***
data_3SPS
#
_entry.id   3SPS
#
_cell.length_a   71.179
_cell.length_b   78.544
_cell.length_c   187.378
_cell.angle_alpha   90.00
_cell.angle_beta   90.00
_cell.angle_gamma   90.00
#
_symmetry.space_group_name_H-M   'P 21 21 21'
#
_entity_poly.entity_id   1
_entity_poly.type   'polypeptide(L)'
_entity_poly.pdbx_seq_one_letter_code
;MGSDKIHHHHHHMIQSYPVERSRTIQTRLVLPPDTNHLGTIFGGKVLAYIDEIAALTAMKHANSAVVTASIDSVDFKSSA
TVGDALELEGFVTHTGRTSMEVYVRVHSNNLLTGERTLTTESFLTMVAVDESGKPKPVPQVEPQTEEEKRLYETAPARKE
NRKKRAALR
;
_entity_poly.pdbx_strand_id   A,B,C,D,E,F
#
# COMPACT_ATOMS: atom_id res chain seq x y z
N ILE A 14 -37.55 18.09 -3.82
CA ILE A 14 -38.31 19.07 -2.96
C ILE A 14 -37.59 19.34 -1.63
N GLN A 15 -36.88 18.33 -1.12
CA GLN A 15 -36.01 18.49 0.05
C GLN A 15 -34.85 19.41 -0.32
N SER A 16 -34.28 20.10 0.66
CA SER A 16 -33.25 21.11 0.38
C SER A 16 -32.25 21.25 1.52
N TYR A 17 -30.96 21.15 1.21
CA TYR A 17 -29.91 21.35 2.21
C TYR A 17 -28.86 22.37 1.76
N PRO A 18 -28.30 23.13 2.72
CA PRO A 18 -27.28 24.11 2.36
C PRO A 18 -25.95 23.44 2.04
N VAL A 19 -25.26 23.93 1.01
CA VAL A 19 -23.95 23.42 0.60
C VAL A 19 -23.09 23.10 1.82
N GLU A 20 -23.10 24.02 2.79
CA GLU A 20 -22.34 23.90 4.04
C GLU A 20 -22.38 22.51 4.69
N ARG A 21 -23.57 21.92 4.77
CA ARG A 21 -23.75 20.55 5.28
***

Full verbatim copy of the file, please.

data_3SPS
#
_entry.id   3SPS
#
_cell.length_a   71.179
_cell.length_b   78.544
_cell.length_c   187.378
_cell.angle_alpha   90.00
_cell.angle_beta   90.00
_cell.angle_gamma   90.00
#
_symmetry.space_group_name_H-M   'P 21 21 21'
#
_entity_poly.entity_id   1
_entity_poly.type   'polypeptide(L)'
_entity_poly.pdbx_seq_one_letter_code
;MGSDKIHHHHHHMIQSYPVERSRTIQTRLVLPPDTNHLGTIFGGKVLAYIDEIAALTAMKHANSAVVTASIDSVDFKSSA
TVGDALELEGFVTHTGRTSMEVYVRVHSNNLLTGERTLTTESFLTMVAVDESGKPKPVPQVEPQTEEEKRLYETAPARKE
NRKKRAALR
;
_entity_poly.pdbx_strand_id   A,B,C,D,E,F
#
# COMPACT_ATOMS: atom_id res chain seq x y z
N ILE A 14 -37.55 18.09 -3.82
CA ILE A 14 -38.31 19.07 -2.96
C ILE A 14 -37.59 19.34 -1.63
N GLN A 15 -36.88 18.33 -1.12
CA GLN A 15 -36.01 18.49 0.05
C GLN A 15 -34.85 19.41 -0.32
N SER A 16 -34.28 20.10 0.66
CA SER A 16 -33.25 21.11 0.38
C SER A 16 -32.25 21.25 1.52
N TYR A 17 -30.96 21.15 1.21
CA TYR A 17 -29.91 21.35 2.21
C TYR A 17 -28.86 22.37 1.76
N PRO A 18 -28.30 23.13 2.72
CA PRO A 18 -27.28 24.11 2.36
C PRO A 18 -25.95 23.44 2.04
N VAL A 19 -25.26 23.93 1.01
CA VAL A 19 -23.95 23.42 0.60
C VAL A 19 -23.09 23.10 1.82
N GLU A 20 -23.10 24.02 2.79
CA GLU A 20 -22.34 23.90 4.04
C GLU A 20 -22.38 22.51 4.69
N ARG A 21 -23.57 21.92 4.77
CA ARG A 21 -23.75 20.55 5.28